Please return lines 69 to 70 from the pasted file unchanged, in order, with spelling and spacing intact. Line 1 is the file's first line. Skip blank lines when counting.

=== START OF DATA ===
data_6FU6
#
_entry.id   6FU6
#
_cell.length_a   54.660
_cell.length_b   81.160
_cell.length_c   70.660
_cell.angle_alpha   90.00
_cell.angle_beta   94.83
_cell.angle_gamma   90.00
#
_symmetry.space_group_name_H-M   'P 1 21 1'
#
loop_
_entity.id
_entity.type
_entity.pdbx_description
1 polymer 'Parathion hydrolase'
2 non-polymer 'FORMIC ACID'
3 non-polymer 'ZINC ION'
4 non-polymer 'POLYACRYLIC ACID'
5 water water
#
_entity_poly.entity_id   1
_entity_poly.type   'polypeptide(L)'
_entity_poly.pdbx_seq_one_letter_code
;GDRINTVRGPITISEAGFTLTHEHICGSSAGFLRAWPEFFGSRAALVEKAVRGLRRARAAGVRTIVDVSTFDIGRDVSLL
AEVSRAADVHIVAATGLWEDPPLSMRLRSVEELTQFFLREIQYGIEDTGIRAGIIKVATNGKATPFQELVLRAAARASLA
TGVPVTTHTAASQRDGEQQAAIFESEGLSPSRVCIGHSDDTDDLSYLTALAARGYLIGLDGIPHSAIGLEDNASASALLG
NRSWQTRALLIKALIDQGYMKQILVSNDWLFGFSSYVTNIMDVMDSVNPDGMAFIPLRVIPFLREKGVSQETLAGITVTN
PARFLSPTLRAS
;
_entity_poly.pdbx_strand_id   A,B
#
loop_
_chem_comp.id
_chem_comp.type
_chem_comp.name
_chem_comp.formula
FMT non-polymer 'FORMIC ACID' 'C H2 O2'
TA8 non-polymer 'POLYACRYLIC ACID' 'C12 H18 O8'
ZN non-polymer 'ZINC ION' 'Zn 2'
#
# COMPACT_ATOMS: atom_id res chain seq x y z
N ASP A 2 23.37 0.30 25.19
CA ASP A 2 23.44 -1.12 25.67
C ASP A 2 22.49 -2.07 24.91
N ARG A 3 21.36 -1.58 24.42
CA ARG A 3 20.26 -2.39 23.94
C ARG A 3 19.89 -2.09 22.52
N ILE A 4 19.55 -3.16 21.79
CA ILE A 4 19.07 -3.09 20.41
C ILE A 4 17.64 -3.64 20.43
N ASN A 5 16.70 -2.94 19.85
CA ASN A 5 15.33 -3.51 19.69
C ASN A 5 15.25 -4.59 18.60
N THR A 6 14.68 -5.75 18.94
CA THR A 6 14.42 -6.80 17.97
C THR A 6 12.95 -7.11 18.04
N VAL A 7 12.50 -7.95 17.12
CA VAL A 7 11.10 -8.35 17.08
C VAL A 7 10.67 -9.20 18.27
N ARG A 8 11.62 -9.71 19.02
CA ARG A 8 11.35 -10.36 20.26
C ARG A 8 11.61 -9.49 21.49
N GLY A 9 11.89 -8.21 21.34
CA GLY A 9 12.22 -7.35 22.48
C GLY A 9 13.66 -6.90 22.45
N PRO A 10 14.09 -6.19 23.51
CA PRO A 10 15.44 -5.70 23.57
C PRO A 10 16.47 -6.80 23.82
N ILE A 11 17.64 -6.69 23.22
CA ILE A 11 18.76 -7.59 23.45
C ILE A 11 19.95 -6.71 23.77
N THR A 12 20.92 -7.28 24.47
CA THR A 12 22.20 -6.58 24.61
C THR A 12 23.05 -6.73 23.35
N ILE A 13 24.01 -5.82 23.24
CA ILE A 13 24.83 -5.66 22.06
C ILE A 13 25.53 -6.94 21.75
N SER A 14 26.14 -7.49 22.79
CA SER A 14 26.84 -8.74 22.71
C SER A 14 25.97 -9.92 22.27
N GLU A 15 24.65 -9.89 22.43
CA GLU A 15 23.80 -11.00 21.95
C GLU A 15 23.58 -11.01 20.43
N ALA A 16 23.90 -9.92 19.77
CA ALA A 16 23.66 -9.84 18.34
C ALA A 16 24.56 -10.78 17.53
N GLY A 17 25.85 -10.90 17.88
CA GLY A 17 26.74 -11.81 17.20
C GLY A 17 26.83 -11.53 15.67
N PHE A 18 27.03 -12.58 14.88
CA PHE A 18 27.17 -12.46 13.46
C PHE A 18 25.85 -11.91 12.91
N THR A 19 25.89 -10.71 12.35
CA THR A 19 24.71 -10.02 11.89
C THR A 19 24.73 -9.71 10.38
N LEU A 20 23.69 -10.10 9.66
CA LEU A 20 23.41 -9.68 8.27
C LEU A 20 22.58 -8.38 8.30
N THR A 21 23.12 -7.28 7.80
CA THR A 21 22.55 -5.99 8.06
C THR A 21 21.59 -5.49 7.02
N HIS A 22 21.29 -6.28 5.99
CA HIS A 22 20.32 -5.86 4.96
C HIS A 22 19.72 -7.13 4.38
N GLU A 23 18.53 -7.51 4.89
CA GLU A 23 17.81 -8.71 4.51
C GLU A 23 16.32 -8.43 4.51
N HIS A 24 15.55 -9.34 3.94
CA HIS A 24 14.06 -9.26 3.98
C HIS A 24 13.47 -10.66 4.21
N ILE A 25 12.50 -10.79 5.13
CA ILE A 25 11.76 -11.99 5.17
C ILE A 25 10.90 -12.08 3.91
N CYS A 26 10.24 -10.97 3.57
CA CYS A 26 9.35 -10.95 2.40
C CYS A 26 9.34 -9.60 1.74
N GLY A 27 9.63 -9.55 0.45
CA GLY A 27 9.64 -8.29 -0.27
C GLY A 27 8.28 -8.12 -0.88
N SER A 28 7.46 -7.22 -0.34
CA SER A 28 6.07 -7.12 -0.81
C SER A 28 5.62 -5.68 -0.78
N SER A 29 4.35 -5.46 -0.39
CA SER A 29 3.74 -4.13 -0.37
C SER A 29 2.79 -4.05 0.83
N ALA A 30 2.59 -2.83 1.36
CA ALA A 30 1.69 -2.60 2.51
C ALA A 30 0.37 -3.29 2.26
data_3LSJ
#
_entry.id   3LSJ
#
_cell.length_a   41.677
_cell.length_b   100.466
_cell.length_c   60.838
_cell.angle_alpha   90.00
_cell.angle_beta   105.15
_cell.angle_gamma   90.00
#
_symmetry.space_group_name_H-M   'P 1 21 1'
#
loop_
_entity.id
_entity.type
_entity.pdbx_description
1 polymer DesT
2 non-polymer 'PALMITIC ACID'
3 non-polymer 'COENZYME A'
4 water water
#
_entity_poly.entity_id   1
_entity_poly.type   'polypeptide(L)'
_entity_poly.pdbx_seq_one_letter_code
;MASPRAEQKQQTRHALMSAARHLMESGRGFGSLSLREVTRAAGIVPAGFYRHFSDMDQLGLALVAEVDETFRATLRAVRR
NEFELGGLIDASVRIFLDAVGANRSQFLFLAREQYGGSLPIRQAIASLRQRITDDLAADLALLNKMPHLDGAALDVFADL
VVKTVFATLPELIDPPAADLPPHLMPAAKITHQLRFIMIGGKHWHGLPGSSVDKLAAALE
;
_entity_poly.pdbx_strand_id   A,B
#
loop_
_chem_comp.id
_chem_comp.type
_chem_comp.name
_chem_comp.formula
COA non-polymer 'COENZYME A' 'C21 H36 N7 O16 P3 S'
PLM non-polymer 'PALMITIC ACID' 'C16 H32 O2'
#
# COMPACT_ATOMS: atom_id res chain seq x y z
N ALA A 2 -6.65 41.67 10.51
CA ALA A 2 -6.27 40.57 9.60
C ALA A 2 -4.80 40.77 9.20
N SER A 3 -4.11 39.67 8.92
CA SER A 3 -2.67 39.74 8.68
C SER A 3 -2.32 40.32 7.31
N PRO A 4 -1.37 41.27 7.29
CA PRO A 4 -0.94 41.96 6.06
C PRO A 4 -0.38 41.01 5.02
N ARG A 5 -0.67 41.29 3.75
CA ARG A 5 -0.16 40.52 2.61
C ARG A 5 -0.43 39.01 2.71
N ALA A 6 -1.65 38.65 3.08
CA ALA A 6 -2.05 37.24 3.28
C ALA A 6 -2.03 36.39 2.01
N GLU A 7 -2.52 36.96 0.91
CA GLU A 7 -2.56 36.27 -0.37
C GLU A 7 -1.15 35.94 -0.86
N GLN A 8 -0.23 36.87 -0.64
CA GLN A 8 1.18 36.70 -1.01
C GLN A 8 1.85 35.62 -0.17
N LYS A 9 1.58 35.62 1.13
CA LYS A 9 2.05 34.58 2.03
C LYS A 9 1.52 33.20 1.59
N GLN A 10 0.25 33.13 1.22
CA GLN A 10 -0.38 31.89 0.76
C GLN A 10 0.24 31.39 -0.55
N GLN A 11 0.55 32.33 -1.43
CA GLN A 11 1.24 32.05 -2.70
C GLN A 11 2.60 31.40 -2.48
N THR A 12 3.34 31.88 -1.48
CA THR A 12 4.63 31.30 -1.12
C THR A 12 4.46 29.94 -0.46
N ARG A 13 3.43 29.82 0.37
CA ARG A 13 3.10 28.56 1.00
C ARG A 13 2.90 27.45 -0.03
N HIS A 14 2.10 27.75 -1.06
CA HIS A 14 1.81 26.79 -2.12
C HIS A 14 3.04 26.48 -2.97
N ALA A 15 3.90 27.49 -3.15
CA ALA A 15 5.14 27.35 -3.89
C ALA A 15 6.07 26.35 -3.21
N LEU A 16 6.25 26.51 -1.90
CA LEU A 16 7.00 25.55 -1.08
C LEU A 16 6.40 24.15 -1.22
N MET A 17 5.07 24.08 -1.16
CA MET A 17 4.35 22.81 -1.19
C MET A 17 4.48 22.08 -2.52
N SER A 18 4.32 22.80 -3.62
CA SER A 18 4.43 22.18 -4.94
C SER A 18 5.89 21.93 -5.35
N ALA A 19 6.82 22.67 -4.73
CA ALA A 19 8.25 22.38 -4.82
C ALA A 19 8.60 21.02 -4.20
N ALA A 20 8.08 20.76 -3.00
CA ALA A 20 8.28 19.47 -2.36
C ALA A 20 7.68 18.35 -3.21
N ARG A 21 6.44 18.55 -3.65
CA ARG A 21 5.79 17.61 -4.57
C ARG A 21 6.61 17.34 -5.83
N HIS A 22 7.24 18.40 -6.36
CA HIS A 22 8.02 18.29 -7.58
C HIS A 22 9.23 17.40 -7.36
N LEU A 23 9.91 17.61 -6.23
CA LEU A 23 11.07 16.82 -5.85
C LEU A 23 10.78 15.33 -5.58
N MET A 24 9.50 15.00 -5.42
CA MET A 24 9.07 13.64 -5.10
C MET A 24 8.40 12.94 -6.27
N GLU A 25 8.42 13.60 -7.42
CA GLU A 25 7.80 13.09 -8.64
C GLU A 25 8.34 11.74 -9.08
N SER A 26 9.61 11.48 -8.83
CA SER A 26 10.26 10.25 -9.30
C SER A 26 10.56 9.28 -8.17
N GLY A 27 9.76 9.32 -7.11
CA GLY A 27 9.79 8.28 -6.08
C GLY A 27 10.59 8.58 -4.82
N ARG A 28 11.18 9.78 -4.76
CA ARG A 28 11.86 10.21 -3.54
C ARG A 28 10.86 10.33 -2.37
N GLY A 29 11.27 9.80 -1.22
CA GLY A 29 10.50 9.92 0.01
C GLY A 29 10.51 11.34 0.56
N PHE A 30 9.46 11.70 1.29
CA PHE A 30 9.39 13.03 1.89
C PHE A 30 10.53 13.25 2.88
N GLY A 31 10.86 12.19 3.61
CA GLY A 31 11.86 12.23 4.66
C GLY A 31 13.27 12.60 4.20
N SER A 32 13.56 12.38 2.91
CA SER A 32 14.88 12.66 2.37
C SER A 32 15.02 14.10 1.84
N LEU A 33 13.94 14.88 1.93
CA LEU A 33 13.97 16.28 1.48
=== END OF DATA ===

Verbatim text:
N PRO A 10 14.09 -6.19 23.51
CA PRO A 10 15.44 -5.70 23.57